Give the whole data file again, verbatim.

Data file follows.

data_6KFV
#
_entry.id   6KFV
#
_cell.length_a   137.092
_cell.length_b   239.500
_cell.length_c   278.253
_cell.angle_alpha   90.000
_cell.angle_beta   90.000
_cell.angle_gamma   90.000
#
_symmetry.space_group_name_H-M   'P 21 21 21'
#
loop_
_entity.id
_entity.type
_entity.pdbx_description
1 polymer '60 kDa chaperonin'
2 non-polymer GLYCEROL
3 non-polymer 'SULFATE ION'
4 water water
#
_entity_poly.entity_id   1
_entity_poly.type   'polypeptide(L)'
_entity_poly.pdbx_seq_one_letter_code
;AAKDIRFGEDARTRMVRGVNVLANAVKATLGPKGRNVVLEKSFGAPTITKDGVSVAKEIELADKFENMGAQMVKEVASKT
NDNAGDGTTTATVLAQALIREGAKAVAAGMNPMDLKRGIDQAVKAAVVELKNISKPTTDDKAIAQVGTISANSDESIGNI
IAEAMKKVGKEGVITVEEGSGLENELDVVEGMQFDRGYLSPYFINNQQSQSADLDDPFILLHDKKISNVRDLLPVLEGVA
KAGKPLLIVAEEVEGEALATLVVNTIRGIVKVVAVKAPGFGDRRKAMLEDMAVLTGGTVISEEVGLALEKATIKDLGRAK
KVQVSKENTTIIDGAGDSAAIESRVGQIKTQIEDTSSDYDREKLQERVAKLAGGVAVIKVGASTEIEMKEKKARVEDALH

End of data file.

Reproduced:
data_6KFV
#
_entry.id   6KFV
#
_cell.length_a   137.092
_cell.length_b   239.500
_cell.length_c   278.253
_cell.angle_alpha   90.000
_cell.angle_beta   90.000
_cell.angle_gamma   90.000
#
_symmetry.space_group_name_H-M   'P 21 21 21'
#
loop_
_entity.id
_entity.type
_entity.pdbx_description
1 polymer '60 kDa chaperonin'
2 non-polymer GLYCEROL
3 non-polymer 'SULFATE ION'
4 water water
#
_entity_poly.entity_id   1
_entity_poly.type   'polypeptide(L)'
_entity_poly.pdbx_seq_one_letter_code
;AAKDIRFGEDARTRMVRGVNVLANAVKATLGPKGRNVVLEKSFGAPTITKDGVSVAKEIELADKFENMGAQMVKEVASKT
NDNAGDGTTTATVLAQALIREGAKAVAAGMNPMDLKRGIDQAVKAAVVELKNISKPTTDDKAIAQVGTISANSDESIGNI
IAEAMKKVGKEGVITVEEGSGLENELDVVEGMQFDRGYLSPYFINNQQSQSADLDDPFILLHDKKISNVRDLLPVLEGVA
KAGKPLLIVAEEVEGEALATLVVNTIRGIVKVVAVKAPGFGDRRKAMLEDMAVLTGGTVISEEVGLALEKATIKDLGRAK
KVQVSKENTTIIDGAGDSAAIESRVGQIKTQIEDTSSDYDREKLQERVAKLAGGVAVIKVGASTEIEMKEKKARVEDALH